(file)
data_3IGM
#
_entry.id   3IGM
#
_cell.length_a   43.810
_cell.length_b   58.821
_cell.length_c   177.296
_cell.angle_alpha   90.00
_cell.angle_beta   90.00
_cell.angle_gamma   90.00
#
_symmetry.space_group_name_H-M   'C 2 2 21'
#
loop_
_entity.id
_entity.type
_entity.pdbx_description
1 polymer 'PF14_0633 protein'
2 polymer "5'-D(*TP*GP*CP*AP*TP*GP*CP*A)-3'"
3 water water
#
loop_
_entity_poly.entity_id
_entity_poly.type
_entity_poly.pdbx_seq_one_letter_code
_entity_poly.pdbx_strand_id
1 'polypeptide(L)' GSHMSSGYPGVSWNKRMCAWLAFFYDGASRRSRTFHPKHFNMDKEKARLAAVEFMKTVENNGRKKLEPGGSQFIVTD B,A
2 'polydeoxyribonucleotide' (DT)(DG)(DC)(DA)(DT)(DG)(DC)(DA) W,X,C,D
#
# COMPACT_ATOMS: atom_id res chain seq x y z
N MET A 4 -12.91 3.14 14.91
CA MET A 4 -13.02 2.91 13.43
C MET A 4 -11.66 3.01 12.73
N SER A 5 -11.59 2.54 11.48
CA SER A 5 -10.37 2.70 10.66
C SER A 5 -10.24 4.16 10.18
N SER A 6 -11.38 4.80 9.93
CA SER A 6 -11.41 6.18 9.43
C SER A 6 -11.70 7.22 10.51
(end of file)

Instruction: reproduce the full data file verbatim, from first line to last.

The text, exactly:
data_3IGM
#
_entry.id   3IGM
#
_cell.length_a   43.810
_cell.length_b   58.821
_cell.length_c   177.296
_cell.angle_alpha   90.00
_cell.angle_beta   90.00
_cell.angle_gamma   90.00
#
_symmetry.space_group_name_H-M   'C 2 2 21'
#
loop_
_entity.id
_entity.type
_entity.pdbx_description
1 polymer 'PF14_0633 protein'
2 polymer "5'-D(*TP*GP*CP*AP*TP*GP*CP*A)-3'"
3 water water
#
loop_
_entity_poly.entity_id
_entity_poly.type
_entity_poly.pdbx_seq_one_letter_code
_entity_poly.pdbx_strand_id
1 'polypeptide(L)' GSHMSSGYPGVSWNKRMCAWLAFFYDGASRRSRTFHPKHFNMDKEKARLAAVEFMKTVENNGRKKLEPGGSQFIVTD B,A
2 'polydeoxyribonucleotide' (DT)(DG)(DC)(DA)(DT)(DG)(DC)(DA) W,X,C,D
#
# COMPACT_ATOMS: atom_id res chain seq x y z
N MET A 4 -12.91 3.14 14.91
CA MET A 4 -13.02 2.91 13.43
C MET A 4 -11.66 3.01 12.73
N SER A 5 -11.59 2.54 11.48
CA SER A 5 -10.37 2.70 10.66
C SER A 5 -10.24 4.16 10.18
N SER A 6 -11.38 4.80 9.93
CA SER A 6 -11.41 6.18 9.43
C SER A 6 -11.70 7.22 10.51